The brutal outbreak at Roberta Place in Barrie is linked to at least eight cases of the highly contagious COVID-19 variant, which CanAge president and CEO Laura Tamblyn Watts says is "especially concerning." "As long as we have vulnerable people in congregate settings, we have increased risk," Tamblyn Watts adds.
Safety concerns mounting for tenants of 55+ Manitoba Housing complex
Laura Tamblyn Watts, CEO of CanAge, Canada’s national seniors’ advocacy organization, said older adults are at increased risk of abuse and neglect. “Older people are often the prey of people who have other challenges,” said Tamblyn Watts. “So while it may be a real social challenge of drug use or addictions or poverty, older people are often the focus point as a more vulnerable link.”
‘Skyrocketing’ level of elder financial abuse rising further during COVID-19
One in five seniors will experience the abuse in which family members, caregivers or so-called friends take advantage of an elderly person’s finances, says Laura Tamblyn Watts, president and chief executive officer of CanAge, a national seniors’ advocacy group, who also teaches a course on law and aging at the University of Toronto. If online and phone phishing scams perpetrated by strangers are included, the number is even higher.
51:23 mark: "Our population is aging rapidly and we have people who are more frail. We want to make sure that the homes for people who truly need them are as welcoming, safe, and as high-quality as possible,: says Laura Tamblyn Watts.
2nd doses of Moderna vaccine headed to Windsor-Essex LTC homes as province changes Pfizer plan
"Ontario was very conservative with following the Pfizer recommendations to the letter and keeping the Pfizer vaccine in a minus 70 containment space which made transport to long-term care very difficult," said Laura Tamblyn Watts, CEO of CanAge, a national advocacy group for seniors. "Since then however, we have seen excellent evidence that it can be transported and that even one dose can be protective, so it seems that the evidence is allowing us to get the first shots into the arms of people sooner and that the Pfizer vaccine can go to long-term care."
COVID-19 deaths in long-term care reveal need for home supports: advocates
Home care is the least expensive option for the government and the most preferred option for seniors, said Laura Tamblyn Watts, CEO of national seniors advocacy group CanAge. Keeping someone in their home costs far less for government than funding a brick-and-mortar facility with full-time staff, Tamblyn Watts said.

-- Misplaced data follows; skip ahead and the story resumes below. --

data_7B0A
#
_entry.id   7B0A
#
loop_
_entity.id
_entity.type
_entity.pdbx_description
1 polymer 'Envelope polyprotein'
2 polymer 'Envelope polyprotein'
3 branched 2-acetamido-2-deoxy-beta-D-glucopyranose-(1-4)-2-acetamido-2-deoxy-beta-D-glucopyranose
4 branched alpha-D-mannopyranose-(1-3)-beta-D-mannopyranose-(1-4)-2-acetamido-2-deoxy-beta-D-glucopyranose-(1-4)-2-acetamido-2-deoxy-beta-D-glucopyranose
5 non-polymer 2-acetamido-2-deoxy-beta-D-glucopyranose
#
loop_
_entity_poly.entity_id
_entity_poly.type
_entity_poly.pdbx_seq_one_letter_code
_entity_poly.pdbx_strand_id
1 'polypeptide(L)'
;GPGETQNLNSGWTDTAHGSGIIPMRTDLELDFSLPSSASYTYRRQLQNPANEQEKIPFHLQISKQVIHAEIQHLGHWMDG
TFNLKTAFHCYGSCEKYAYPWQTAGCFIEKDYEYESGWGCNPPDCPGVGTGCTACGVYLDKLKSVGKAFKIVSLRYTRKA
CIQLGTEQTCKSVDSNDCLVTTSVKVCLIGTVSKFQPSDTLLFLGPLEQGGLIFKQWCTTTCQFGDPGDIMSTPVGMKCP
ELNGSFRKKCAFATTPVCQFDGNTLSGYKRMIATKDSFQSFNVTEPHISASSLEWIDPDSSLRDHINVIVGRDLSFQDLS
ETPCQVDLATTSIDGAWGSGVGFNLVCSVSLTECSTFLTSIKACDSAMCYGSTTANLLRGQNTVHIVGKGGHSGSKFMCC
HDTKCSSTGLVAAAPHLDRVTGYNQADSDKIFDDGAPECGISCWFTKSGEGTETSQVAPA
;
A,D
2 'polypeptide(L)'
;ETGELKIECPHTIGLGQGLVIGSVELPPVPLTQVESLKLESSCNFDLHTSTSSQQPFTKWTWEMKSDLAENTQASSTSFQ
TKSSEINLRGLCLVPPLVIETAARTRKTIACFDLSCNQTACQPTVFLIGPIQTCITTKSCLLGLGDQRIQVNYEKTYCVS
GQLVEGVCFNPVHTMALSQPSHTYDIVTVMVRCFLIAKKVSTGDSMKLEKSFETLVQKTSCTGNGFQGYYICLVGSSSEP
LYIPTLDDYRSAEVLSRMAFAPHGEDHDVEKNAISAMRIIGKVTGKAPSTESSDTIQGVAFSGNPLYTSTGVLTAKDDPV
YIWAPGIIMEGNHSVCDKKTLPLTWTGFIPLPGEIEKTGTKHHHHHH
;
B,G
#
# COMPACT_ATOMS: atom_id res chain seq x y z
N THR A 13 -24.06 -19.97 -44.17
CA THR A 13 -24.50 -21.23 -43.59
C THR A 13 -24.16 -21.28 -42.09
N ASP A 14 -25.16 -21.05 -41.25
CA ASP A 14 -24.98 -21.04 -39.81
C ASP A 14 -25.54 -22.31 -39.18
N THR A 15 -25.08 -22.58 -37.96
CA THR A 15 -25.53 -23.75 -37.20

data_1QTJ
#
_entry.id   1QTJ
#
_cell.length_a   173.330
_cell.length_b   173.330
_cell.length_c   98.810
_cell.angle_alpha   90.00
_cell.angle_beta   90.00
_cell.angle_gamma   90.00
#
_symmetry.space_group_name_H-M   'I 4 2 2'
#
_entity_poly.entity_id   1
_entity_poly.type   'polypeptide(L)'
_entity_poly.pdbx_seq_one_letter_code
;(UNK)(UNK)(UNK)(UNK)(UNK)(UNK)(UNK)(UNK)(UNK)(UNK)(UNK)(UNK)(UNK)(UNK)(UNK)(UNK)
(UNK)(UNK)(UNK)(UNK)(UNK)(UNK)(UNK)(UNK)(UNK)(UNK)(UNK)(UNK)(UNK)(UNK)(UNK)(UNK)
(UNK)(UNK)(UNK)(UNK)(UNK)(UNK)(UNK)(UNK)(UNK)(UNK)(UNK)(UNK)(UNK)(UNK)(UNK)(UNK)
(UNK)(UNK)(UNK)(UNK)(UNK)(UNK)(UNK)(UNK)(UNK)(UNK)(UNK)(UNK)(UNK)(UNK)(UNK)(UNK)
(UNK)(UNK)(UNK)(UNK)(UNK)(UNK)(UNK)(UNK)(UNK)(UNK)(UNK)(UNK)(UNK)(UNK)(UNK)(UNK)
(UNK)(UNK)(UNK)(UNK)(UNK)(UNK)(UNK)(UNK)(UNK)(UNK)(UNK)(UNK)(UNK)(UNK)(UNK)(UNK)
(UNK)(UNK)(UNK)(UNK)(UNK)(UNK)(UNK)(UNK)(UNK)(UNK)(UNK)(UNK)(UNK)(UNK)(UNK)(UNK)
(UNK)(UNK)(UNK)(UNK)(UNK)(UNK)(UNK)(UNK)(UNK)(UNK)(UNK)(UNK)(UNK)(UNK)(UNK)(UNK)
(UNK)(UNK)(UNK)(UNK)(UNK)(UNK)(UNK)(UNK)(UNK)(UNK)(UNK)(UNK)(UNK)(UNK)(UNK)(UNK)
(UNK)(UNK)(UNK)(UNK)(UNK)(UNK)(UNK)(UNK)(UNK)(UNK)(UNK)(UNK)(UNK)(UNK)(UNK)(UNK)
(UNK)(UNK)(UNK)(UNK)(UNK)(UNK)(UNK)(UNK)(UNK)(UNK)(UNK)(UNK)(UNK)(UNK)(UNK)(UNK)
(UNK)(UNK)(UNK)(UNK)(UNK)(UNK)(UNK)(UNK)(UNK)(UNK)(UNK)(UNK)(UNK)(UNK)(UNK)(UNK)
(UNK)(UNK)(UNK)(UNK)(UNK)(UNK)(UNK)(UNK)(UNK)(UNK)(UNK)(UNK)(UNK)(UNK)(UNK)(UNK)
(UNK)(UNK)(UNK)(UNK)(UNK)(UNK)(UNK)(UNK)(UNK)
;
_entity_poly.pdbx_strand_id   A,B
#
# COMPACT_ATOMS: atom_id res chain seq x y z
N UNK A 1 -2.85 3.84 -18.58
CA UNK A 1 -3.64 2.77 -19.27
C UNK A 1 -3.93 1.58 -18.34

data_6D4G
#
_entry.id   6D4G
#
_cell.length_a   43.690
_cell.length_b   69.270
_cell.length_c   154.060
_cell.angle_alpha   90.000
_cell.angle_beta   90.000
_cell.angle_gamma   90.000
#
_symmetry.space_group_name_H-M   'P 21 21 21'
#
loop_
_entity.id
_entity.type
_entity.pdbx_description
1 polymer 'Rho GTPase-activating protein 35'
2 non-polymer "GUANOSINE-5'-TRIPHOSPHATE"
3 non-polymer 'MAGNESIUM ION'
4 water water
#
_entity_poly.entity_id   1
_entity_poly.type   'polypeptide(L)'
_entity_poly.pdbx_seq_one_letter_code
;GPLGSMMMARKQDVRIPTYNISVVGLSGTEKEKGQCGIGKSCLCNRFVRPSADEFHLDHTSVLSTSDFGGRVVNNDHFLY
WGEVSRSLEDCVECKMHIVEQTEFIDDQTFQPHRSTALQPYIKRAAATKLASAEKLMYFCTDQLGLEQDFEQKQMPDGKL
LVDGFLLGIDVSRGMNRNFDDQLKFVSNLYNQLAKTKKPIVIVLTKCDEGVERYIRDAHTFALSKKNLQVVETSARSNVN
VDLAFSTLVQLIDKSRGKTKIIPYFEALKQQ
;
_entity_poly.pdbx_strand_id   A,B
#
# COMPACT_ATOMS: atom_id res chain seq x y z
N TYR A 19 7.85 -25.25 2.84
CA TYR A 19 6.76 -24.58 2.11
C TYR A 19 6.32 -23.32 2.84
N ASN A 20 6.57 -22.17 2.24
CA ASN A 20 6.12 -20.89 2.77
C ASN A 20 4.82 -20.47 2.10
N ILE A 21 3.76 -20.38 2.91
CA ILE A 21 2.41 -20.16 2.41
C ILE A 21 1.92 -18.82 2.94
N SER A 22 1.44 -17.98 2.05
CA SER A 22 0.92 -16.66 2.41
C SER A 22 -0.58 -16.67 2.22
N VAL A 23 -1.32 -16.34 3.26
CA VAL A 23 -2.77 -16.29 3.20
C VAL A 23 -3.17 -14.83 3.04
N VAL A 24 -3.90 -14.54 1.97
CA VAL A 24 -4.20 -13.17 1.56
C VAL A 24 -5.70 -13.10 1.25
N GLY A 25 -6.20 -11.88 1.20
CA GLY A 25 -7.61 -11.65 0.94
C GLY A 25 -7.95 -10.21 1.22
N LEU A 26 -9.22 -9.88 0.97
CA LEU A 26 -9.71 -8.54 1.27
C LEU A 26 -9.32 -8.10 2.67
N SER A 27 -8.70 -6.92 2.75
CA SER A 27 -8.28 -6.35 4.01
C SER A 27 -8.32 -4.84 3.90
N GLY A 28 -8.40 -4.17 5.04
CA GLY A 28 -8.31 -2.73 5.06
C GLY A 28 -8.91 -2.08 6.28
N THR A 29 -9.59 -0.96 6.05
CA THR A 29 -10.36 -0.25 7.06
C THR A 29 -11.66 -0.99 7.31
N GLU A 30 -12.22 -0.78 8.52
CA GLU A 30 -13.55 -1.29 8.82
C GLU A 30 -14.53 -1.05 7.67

Speeding up Ontario’s vaccine rollout could save the lives of more than 100 residents in long-term care, Doug Ford’s science panel says
Laura Tamblyn Watts, CEO of CanAge, a national seniors’ advocacy organization, said Ontario’s COVID-19 vaccine rollout is “costing lives every day.” By not focusing on our most vulnerable seniors in long-term-care, we are losing parents, loved ones, and mentors every day,” she said. She added that the province must begin a 24-hour-a-day, seven-days-a-week vaccination campaign for long-term care residents and then vulnerable seniors in the community.
Seniors living independently feel ‘forgotten’ as others prioritized for COVID-19 vaccines
"They’re feeling abandoned, they’re feeling isolated, and we are being told very clearly what a high risk they are, and yet we are not being told clearly when that risk will be reduced," says CanAge CEO Laura Tamblyn Watts.
"The recipe is fairly clear. We do need mass hirings of staff like Quebec did, where they hired 10,000 support workers in the summer, and had more than half of them available by September," insists Laura Tamblyn Watts, CEO of CanAge, the national seniors' advocacy organization.
Seniors living independently feel ‘forgotten’ as others prioritized for COVID-19 vaccines
“They’re feeling abandoned, they’re feeling isolated, and we are being told very clearly what a high risk they are, and yet we are not being told clearly when that risk will be reduced," according to CanAge CEO Laura Tamblyn Watts.
Care home staff struggle to isolate dementia patients during COVID-19 outbreaks, experts say
“It's a significant problem in the time of COVID-19 and long-term care,” said Laura Tamblyn Watts, CEO of CanAge, a national seniors advocacy group. “It's also quite inhumane to be locking people up in their rooms. Older people with dementia in long-term care are not prisoners,” she added. “The good news is there are some things we can do to help support infection prevention and control while at the same time not isolating seniors exclusively in their rooms.”
Nine dead, more than 100 infected in ‘rapid’ COVID-19 outbreak at Barrie LTC home
Seniors advocate Laura Tamblyn Watts said the outbreak shows that Ontario didn’t make enough changes in the operation of long-term-care homes after the first wave of COVID-19 last spring. “We learned lessons, but most of them weren’t used,” said Watts, CEO of the advocacy group CanAge. Watts believes there were three key steps the provincial government should have taken.